What If I Die

I’ve been having these really weird (to me) conversations with people since my conventional treatment for cancer ended.

They say: OMG! Woo Hoo! It's over! You look so good, I bet you’re SO happy to have this over with!

And when they say that, I feel like I need to match their excitement for the end of my treatment. I’ve even stopped and stared, and thought to myself – should I be happier than I am? Sometimes I do match it and say – oh yeah I’m SO good! I’m feeling great most of the time, I’m back riding and working part time, bla bla bla.

To others, sometimes I snap. On the inside. I do manage to keep my inside voice to myself, but on the outside I downplay being done treatment. Because my truth is, I’ll never actually be done having had cancer.

When I’m in this space, what I really want to say is “you know, just because I’m done treatment, doesn’t mean this is over right?” Yikes Adelle. Aggressive. I suddenly also feel defensive, and want to talk about all the things I am doing that really doesn’t feel like anything is “over.” So I talk about spending two afternoons a week hooked up to an IV vitamin drip, the 32 pills a day I take, going to pelvic floor physiotherapy, osteopathy, lymphatic drainage massage, acupuncture, energy healing, like it’s a job.

Why. So. Defensive.

What really is my job is to lean in to my feelings here.

These feelings of my peeves being petted, isn’t the root cause of my irritation.


I have to feel the feel. I teach and preach this in my mental health seminars. I know I need to give space between the stimulus and response – to honor what is really there for me.

So Adelle. What’s there?


It isn’t at all about the person who’s so kind and excited that I’m done my conventional treatment, most of them probably haven’t even had cancer. They don’t know what it feels like to have finished treatment but know that doesn’t mean you’re cured. You don’t know what you don’t know, and me being mad at them is a projection of what I’m not facing within myself.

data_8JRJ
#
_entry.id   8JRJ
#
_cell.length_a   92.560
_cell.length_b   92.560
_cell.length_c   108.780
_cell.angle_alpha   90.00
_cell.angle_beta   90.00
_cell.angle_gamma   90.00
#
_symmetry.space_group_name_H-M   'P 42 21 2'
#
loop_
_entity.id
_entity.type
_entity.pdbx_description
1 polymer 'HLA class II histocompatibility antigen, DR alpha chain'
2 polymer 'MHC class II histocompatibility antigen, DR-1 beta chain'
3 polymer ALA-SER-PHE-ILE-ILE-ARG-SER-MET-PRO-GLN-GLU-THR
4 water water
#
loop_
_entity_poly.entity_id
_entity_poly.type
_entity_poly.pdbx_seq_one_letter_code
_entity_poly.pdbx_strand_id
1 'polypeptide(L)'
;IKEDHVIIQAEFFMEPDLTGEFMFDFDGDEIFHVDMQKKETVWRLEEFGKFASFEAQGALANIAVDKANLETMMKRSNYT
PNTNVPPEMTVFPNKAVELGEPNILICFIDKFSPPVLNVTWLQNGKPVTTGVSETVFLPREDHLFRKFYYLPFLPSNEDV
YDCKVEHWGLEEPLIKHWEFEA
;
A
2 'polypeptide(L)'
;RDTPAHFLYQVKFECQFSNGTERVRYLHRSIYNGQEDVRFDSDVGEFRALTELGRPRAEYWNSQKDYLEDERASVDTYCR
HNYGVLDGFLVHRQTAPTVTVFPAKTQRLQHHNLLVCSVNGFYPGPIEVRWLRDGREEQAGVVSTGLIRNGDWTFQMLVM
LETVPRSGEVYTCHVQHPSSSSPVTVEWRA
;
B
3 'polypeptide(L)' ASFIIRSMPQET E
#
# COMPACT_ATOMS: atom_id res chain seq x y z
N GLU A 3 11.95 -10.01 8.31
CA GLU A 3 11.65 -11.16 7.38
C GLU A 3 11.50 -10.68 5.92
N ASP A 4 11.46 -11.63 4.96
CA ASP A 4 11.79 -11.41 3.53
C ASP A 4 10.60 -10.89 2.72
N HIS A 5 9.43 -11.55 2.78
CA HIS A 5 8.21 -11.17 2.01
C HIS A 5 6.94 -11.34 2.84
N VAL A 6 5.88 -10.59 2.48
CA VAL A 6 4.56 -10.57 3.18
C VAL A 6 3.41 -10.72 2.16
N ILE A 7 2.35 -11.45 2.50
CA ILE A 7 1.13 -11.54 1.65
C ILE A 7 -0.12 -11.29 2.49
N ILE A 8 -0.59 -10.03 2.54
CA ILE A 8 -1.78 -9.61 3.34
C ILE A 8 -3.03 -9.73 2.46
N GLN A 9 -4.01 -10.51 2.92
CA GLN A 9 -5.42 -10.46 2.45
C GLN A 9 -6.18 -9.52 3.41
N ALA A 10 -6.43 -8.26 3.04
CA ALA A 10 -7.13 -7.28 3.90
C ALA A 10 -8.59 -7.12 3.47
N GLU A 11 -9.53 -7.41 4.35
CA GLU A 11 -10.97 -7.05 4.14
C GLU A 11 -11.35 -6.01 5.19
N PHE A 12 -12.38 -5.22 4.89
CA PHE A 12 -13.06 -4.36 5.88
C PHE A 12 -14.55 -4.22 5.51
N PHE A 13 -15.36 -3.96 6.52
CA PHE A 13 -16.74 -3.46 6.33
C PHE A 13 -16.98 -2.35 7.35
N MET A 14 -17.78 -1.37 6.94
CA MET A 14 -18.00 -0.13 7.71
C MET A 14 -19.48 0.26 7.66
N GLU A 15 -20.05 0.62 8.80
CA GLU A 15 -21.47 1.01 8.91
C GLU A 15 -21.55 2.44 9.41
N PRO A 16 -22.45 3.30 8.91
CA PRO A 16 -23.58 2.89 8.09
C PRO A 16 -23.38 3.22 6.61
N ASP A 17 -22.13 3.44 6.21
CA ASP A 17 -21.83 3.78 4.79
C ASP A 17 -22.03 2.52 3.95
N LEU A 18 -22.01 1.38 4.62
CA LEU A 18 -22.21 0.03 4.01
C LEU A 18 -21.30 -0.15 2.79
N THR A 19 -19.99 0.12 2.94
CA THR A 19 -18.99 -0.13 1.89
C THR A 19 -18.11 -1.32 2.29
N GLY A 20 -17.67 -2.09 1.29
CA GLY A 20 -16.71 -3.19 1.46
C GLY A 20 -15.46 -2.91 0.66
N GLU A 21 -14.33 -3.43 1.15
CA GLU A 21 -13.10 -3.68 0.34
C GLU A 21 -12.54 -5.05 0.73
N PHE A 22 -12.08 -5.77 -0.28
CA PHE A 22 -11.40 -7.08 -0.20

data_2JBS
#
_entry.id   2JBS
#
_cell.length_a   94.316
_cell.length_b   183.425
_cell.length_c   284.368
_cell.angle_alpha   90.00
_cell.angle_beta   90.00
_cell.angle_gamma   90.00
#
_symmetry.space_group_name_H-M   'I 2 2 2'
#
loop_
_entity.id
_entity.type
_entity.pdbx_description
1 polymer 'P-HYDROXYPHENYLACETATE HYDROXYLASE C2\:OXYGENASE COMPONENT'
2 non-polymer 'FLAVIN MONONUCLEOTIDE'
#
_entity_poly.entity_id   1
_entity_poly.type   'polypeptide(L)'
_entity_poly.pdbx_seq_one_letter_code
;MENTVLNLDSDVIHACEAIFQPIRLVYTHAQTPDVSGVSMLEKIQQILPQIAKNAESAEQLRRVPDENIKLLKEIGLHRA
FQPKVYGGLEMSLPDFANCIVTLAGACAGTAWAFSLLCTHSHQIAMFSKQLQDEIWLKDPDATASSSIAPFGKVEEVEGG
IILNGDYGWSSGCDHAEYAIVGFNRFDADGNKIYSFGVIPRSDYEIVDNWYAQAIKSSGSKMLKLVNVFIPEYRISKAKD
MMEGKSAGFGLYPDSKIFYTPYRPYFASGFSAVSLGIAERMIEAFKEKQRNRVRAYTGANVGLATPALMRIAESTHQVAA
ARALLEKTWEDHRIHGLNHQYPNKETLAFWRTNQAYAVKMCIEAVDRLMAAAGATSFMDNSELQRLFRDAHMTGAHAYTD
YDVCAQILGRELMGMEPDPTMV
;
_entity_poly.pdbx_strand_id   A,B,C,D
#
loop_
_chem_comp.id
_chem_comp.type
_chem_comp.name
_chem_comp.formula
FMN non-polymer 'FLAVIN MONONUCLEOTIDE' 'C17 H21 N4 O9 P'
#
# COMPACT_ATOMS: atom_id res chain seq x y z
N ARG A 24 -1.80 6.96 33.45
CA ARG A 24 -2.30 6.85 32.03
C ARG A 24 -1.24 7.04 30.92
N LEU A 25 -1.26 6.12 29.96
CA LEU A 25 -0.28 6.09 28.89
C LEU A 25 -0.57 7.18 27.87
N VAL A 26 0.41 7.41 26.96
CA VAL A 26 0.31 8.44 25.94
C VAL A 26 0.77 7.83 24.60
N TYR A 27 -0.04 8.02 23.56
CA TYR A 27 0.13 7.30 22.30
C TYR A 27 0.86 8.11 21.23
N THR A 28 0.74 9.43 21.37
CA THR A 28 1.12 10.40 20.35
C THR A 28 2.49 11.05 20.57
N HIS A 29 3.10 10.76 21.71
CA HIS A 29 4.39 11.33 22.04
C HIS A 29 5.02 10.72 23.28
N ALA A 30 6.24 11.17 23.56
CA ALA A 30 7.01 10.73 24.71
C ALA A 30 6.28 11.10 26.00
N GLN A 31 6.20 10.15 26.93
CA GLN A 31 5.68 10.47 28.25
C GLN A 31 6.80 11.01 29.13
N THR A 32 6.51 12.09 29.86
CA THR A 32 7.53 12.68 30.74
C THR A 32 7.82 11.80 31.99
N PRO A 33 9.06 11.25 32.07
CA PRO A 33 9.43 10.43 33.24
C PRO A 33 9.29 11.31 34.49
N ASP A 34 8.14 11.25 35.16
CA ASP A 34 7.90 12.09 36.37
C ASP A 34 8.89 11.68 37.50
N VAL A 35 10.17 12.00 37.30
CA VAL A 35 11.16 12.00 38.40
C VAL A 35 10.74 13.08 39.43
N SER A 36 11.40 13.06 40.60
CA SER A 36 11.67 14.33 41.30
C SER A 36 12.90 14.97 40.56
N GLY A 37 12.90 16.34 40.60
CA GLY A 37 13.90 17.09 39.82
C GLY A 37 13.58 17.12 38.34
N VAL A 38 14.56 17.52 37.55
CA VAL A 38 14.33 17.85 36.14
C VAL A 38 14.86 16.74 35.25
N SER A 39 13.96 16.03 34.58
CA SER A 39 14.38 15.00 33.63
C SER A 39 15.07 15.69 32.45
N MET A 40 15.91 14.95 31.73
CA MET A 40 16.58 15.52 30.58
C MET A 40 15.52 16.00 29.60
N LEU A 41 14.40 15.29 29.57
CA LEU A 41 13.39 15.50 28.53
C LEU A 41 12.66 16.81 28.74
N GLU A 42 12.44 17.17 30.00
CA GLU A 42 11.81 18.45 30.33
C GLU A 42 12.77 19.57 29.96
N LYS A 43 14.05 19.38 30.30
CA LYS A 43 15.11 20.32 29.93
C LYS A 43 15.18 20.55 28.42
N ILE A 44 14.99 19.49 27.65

For the most part, of most days, I truly am doing pretty fucking fantastic. I’m happy, grateful, getting stronger, feel great, am back to some normalcy, and more than normalcy, I’m stepping up my game. I’m writing a book, putting myself out there, spreading love, advocating…

But. For some parts, of some days, I have moments of paralyzing terror. Usually it’s while doing something that I love, like riding my horse down the road, with the birds chirping, the sun rising, those moments of absolute peace… that the sneaky thought comes in and says “what if this is the last two months you have to do this. What if you die.”

This is what triggers me when people are so excited that I’m done treatment. My fear speaks up and reminds me I might still die. I mean, we all will die, but like. Sooner than I want.

My next scan is in two months. And then I’ll have another scan after that, and another scan after that. Each scan will confirm if I remain disease free, or if it’s come back. It would be pretty easy to live pessimistically scan to scan.

The fear wants to paralyze me, protect me, keep me “safe” and warm. AKA: stop my living. “You better not enjoy life too much, it could all be taken away in an instant. Best to just sit back, not love things so much, so hard. Because if you just settle down with the greatness baloney now, if this does go south – the life you’re leaving wouldn’t have been that great anyway if you take it down a notch. Heaven is probably better than Netflix anyway.”

You might not understand this feeling unless you’ve been faced with death by a slow silent illness. But my goal in sharing my soul is to help the world be able to empathize just a little bit more.